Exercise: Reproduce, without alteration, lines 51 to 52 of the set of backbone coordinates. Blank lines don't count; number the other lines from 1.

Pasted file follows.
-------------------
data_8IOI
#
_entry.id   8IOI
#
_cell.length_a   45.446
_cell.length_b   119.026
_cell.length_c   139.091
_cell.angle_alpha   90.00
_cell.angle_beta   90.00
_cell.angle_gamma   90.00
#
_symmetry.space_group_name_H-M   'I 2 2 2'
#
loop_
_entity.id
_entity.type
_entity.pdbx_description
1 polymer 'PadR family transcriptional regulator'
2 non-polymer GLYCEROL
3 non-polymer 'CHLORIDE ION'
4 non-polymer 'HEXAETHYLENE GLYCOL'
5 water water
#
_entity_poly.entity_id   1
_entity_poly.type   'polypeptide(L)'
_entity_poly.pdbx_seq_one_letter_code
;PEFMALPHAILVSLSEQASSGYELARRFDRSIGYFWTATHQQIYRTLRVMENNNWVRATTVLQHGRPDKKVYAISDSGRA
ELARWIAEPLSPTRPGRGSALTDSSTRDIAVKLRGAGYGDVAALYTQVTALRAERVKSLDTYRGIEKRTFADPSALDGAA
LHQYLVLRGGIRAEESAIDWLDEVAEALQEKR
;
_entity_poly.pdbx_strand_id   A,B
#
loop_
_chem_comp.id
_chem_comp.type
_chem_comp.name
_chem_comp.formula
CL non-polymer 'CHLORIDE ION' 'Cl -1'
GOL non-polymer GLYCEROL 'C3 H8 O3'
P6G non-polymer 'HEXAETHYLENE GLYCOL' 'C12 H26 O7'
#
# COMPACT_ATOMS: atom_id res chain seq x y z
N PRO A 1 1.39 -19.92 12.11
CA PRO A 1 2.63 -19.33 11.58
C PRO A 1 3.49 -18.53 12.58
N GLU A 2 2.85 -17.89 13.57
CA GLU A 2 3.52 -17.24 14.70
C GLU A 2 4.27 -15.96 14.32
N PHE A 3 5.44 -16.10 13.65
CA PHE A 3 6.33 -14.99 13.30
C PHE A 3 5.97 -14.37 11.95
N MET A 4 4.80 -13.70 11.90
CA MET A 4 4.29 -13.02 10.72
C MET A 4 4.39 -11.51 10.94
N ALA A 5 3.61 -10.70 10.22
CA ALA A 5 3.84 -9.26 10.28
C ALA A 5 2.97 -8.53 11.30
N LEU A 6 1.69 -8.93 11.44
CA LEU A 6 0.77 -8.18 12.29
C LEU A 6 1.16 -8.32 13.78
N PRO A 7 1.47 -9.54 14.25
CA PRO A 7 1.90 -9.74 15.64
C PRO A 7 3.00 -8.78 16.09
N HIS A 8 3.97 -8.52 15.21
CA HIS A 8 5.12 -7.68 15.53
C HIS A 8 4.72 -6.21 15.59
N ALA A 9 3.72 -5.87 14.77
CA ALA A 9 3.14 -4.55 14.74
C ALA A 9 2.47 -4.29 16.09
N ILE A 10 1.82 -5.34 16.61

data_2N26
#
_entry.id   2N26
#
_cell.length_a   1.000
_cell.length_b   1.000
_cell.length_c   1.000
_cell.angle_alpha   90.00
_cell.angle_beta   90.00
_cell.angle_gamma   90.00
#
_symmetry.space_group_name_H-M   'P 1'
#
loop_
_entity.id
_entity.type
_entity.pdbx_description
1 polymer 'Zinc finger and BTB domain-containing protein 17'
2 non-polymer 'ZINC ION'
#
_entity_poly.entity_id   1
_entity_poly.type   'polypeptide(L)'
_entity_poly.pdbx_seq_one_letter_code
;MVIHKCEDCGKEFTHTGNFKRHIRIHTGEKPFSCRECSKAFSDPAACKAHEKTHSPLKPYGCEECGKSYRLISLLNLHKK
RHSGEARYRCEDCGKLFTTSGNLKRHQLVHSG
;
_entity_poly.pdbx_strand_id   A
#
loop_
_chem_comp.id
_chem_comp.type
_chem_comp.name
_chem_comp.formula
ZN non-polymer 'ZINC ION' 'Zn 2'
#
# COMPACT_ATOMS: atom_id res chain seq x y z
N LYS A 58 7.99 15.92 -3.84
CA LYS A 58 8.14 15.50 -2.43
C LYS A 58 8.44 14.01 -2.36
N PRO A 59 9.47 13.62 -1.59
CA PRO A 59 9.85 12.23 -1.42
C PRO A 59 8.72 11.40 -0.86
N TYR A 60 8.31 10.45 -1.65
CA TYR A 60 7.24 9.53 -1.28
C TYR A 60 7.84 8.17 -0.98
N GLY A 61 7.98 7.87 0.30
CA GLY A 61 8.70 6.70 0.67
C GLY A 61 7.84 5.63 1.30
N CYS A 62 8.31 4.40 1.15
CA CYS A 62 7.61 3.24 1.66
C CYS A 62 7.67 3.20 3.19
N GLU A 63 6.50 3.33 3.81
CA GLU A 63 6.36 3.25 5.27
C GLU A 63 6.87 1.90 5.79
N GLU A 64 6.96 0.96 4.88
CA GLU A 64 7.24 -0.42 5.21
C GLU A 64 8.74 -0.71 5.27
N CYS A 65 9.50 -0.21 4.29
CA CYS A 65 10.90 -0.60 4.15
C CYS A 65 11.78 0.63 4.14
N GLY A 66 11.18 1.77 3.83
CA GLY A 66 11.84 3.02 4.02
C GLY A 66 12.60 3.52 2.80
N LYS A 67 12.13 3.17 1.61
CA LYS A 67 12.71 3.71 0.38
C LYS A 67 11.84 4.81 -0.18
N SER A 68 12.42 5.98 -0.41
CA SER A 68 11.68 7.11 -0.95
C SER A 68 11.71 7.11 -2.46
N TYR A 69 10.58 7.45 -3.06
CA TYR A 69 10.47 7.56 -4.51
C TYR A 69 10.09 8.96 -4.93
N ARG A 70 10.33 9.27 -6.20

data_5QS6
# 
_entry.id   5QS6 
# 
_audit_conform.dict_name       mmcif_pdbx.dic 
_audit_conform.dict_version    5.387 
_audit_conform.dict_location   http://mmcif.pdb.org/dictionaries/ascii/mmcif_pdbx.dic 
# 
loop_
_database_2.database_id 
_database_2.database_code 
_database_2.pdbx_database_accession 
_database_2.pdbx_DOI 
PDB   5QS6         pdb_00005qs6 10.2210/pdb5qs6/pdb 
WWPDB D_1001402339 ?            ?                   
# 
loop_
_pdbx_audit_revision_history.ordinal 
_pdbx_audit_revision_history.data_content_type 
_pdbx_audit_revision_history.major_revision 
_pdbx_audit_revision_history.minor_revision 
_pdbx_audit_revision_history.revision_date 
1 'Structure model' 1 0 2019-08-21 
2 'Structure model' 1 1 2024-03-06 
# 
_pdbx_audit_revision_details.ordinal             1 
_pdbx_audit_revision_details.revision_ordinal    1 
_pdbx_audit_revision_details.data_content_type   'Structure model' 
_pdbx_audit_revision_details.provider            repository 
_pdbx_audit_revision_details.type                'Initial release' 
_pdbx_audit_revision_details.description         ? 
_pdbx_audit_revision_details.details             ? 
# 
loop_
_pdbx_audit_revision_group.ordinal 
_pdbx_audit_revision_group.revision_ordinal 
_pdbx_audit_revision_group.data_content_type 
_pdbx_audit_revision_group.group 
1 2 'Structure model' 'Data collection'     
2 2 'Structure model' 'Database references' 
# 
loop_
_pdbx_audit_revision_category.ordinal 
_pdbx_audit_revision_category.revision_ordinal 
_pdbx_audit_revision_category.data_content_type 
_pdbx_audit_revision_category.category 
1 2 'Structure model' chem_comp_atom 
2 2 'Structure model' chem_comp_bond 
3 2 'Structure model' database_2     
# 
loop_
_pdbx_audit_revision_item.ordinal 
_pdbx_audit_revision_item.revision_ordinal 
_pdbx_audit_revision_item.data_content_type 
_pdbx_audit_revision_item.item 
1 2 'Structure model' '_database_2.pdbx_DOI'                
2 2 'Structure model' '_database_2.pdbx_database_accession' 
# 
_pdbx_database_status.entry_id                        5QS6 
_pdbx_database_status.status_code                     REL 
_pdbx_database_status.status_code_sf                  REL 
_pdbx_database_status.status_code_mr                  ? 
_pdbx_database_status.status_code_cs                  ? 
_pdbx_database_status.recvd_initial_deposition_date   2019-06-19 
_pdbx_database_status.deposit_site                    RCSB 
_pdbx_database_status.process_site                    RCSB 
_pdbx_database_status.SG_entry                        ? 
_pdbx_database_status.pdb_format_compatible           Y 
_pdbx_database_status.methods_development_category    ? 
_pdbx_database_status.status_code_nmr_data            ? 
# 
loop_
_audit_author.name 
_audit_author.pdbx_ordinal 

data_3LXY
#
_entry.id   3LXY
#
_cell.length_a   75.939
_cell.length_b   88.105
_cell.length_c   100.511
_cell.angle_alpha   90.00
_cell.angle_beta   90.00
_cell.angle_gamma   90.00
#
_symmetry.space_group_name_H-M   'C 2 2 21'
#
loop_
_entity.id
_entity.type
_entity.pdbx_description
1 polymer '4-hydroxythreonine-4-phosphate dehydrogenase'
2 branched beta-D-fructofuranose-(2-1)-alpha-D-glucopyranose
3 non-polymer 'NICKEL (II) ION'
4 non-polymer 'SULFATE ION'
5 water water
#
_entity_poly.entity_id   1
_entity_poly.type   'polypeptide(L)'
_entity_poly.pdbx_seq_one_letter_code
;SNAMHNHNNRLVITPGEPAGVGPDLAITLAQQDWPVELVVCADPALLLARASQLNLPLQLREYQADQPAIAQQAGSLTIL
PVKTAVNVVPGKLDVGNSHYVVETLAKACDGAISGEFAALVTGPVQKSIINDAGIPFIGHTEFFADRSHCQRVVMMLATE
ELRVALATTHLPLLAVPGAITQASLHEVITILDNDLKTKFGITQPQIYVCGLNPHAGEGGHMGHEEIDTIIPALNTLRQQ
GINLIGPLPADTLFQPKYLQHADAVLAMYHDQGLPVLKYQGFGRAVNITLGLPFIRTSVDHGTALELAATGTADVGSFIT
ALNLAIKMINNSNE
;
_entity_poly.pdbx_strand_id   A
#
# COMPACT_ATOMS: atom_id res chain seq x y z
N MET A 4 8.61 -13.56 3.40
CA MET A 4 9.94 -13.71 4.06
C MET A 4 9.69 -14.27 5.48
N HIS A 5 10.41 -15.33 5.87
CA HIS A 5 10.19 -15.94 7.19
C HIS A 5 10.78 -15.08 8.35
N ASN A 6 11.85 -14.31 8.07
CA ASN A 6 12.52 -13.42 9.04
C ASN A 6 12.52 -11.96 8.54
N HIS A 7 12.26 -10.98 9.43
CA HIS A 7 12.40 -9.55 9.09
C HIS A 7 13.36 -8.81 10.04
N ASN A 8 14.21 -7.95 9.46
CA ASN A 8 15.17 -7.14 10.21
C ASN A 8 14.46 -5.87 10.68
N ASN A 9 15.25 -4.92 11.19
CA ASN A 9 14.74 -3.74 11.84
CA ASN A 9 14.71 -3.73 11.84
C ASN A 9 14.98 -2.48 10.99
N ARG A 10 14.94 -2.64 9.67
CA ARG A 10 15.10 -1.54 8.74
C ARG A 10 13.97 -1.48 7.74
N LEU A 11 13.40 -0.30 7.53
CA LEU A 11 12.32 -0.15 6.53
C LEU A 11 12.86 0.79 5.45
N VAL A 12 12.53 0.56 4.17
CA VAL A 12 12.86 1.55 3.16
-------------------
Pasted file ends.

C PHE A 3 5.97 -14.37 11.95
N MET A 4 4.80 -13.70 11.90